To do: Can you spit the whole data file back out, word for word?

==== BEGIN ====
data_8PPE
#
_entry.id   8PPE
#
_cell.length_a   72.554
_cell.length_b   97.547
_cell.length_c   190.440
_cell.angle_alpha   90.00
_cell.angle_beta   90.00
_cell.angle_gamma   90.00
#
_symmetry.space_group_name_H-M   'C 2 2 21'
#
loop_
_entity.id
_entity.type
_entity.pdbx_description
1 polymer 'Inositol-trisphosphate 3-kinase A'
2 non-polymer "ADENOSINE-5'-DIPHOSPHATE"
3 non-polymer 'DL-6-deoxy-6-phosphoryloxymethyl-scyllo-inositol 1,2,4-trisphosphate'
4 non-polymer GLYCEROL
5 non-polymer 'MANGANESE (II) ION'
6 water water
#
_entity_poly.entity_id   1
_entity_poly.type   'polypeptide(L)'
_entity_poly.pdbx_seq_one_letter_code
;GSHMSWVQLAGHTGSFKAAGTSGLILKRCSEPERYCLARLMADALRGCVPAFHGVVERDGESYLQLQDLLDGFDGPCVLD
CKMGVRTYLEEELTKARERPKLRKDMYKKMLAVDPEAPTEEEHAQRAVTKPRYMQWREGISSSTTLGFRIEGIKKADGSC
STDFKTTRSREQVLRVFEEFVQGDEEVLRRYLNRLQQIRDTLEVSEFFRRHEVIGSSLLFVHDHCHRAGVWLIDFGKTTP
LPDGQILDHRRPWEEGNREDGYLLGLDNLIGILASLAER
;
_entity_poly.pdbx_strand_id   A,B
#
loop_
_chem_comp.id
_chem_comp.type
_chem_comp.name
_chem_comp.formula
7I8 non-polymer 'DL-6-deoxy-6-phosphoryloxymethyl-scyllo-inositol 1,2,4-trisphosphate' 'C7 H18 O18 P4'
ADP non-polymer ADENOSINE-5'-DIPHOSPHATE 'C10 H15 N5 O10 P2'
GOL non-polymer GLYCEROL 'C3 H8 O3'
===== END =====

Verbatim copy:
data_8PPE
#
_entry.id   8PPE
#
_cell.length_a   72.554
_cell.length_b   97.547
_cell.length_c   190.440
_cell.angle_alpha   90.00
_cell.angle_beta   90.00
_cell.angle_gamma   90.00
#
_symmetry.space_group_name_H-M   'C 2 2 21'
#
loop_
_entity.id
_entity.type
_entity.pdbx_description
1 polymer 'Inositol-trisphosphate 3-kinase A'
2 non-polymer "ADENOSINE-5'-DIPHOSPHATE"
3 non-polymer 'DL-6-deoxy-6-phosphoryloxymethyl-scyllo-inositol 1,2,4-trisphosphate'
4 non-polymer GLYCEROL
5 non-polymer 'MANGANESE (II) ION'
6 water water
#
_entity_poly.entity_id   1
_entity_poly.type   'polypeptide(L)'
_entity_poly.pdbx_seq_one_letter_code
;GSHMSWVQLAGHTGSFKAAGTSGLILKRCSEPERYCLARLMADALRGCVPAFHGVVERDGESYLQLQDLLDGFDGPCVLD
CKMGVRTYLEEELTKARERPKLRKDMYKKMLAVDPEAPTEEEHAQRAVTKPRYMQWREGISSSTTLGFRIEGIKKADGSC
STDFKTTRSREQVLRVFEEFVQGDEEVLRRYLNRLQQIRDTLEVSEFFRRHEVIGSSLLFVHDHCHRAGVWLIDFGKTTP
LPDGQILDHRRPWEEGNREDGYLLGLDNLIGILASLAER
;
_entity_poly.pdbx_strand_id   A,B
#
loop_
_chem_comp.id
_chem_comp.type
_chem_comp.name
_chem_comp.formula
7I8 non-polymer 'DL-6-deoxy-6-phosphoryloxymethyl-scyllo-inositol 1,2,4-trisphosphate' 'C7 H18 O18 P4'
ADP non-polymer ADENOSINE-5'-DIPHOSPHATE 'C10 H15 N5 O10 P2'
GOL non-polymer GLYCEROL 'C3 H8 O3'